Eddie Dunbar ‘very happy’ as Giro d’Italia heads into toughest stages

Irishman sits eighth overall, 3′40 behind race leader Bruno Armirail

Eddie Dunbar heads into the final six days of the Giro d’Italia on Tuesday poised for a huge battle, and satisfied with how things have gone to date.

“I’m very happy with everything so far,” he told The Irish Times late on Monday’s rest day. “I was happy to stay out of trouble last week. Obviously the weather was not super for everyone. So it was a tough week, I think mentally more so than physically.”

This year’s Giro d’Italia has been hit by cold, wet conditions, as well as an outbreak of Covid within the peloton. Dunbar has avoided trouble and sits eighth overall, 3′40 behind race leader Bruno Armirail (Groupama-FDJ). The Frenchman is expected to slip back on the harder stages to come.

Dunbar is two minutes 32 seconds off Geraint Thomas (Ineos Grenadiers), the best placed of the general classification contenders, and well on track for his pre-race goal of a top 10 overall finish.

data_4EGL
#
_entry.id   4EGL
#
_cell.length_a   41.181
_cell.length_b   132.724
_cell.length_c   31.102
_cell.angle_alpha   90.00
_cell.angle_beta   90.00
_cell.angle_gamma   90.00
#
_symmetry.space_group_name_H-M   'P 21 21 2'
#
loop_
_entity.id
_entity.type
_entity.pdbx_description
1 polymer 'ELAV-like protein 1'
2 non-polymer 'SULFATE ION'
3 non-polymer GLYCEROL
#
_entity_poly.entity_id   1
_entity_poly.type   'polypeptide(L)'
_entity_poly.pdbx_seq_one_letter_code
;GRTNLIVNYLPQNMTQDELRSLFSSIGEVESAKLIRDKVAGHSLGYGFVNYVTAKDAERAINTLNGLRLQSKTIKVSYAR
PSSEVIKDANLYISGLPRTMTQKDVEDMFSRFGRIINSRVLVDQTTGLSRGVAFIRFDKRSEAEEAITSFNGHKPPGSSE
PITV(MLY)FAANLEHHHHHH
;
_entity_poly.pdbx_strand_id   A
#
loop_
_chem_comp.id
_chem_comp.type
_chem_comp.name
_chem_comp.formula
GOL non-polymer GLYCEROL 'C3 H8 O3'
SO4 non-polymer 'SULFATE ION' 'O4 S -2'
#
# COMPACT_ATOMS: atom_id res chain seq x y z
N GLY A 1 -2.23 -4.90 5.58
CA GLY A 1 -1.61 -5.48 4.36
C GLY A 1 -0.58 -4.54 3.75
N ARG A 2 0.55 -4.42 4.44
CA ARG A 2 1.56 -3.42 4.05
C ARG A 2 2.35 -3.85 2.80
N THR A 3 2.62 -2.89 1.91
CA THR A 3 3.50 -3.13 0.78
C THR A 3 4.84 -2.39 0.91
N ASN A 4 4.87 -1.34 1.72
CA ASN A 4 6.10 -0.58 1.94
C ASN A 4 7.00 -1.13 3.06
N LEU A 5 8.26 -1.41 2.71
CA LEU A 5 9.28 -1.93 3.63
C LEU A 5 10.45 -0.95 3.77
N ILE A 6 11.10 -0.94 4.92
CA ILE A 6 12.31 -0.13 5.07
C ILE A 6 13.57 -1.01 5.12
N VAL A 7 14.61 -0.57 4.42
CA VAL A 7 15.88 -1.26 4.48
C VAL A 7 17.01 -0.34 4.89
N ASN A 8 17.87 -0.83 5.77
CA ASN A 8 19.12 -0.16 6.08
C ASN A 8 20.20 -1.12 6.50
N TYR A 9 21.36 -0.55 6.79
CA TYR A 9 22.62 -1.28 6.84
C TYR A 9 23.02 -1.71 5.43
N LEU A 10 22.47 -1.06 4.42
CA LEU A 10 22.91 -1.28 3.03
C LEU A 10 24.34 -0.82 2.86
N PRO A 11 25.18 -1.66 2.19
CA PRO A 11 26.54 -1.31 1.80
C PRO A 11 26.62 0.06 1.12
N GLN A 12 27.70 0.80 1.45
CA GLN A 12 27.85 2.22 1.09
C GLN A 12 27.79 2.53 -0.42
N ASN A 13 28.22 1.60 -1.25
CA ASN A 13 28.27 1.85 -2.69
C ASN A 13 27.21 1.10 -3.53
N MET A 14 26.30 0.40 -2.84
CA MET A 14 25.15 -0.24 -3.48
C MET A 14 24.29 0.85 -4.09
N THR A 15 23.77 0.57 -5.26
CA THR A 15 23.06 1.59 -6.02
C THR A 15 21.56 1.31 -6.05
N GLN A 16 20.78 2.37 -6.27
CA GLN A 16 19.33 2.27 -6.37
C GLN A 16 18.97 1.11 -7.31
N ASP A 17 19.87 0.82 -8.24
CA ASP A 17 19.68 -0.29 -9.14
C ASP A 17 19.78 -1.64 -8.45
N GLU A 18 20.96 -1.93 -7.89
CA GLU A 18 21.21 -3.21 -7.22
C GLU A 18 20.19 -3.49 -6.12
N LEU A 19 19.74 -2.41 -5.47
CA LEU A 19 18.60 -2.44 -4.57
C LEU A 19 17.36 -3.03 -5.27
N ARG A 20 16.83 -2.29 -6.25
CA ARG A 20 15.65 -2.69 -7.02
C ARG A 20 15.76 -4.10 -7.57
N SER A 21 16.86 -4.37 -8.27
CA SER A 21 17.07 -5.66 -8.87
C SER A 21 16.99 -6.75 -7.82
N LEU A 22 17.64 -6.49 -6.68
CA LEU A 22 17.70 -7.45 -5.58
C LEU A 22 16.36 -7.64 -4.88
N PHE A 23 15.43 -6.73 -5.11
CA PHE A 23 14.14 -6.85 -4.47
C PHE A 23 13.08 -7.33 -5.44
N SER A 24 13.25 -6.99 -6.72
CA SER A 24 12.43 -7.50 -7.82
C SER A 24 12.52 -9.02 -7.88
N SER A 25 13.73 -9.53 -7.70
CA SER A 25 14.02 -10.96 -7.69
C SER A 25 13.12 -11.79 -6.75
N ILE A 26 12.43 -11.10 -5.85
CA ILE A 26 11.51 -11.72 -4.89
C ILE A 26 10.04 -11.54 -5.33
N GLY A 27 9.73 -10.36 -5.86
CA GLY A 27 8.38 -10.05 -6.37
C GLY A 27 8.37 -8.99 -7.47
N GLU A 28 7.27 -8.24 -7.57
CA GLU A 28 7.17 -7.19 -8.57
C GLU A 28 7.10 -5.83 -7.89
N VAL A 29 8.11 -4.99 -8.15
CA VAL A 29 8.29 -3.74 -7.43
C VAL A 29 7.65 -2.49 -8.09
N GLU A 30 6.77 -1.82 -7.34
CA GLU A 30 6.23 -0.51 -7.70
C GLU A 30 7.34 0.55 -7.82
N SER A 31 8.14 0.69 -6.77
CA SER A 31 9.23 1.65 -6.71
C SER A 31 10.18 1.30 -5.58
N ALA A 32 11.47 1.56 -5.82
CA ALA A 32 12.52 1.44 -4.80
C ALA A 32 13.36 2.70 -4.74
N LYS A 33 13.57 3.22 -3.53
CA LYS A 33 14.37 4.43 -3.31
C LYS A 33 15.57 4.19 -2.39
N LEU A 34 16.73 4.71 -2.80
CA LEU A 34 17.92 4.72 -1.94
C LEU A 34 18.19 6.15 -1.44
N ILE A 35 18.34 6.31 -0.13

The Corkman is riding only his second Grand Tour, and his first as a team leader. He credited his Jayco AlUla team with the assistance it has given him thus far.

“The guys did a super job all week, keeping me in position so that if anything did happen I was still there,” he said.

Dunbar has shown aggression at several points in the Giro, including on the final climb of Sunday’s stage to Bergamo. That shows his relative freshness at this point in the three week race, and also his improving confidence against some of the top names in pro cycling. “It was nice to have a bit of a dig yesterday and see where I was at,” he said. “Although it wasn’t a big GC day, it was nice to get stuck in.”

The Giro d’Italia recommences on Tuesday with the first of a number of summit finishes. The stage to Monte Bondone ends with a 22 kilometre first category climb, and is preceded by four other mountains.

“Tomorrow will be a big test, and there is a big week ahead,” Dunbar said. “I think if we keep doing what we are doing, who knows where we could end up in Rome. The main thing is we just keep controlling what we can control and just leaving the race to decide what we do. After that there is not much more we can do.

“I am enjoying it, which is a good thing, and hopefully the next few days continue in the same trajectory as the last two weeks.”

Shane Stokes

Shane Stokes

Shane Stokes is a contributor to The Irish Times writing about cycling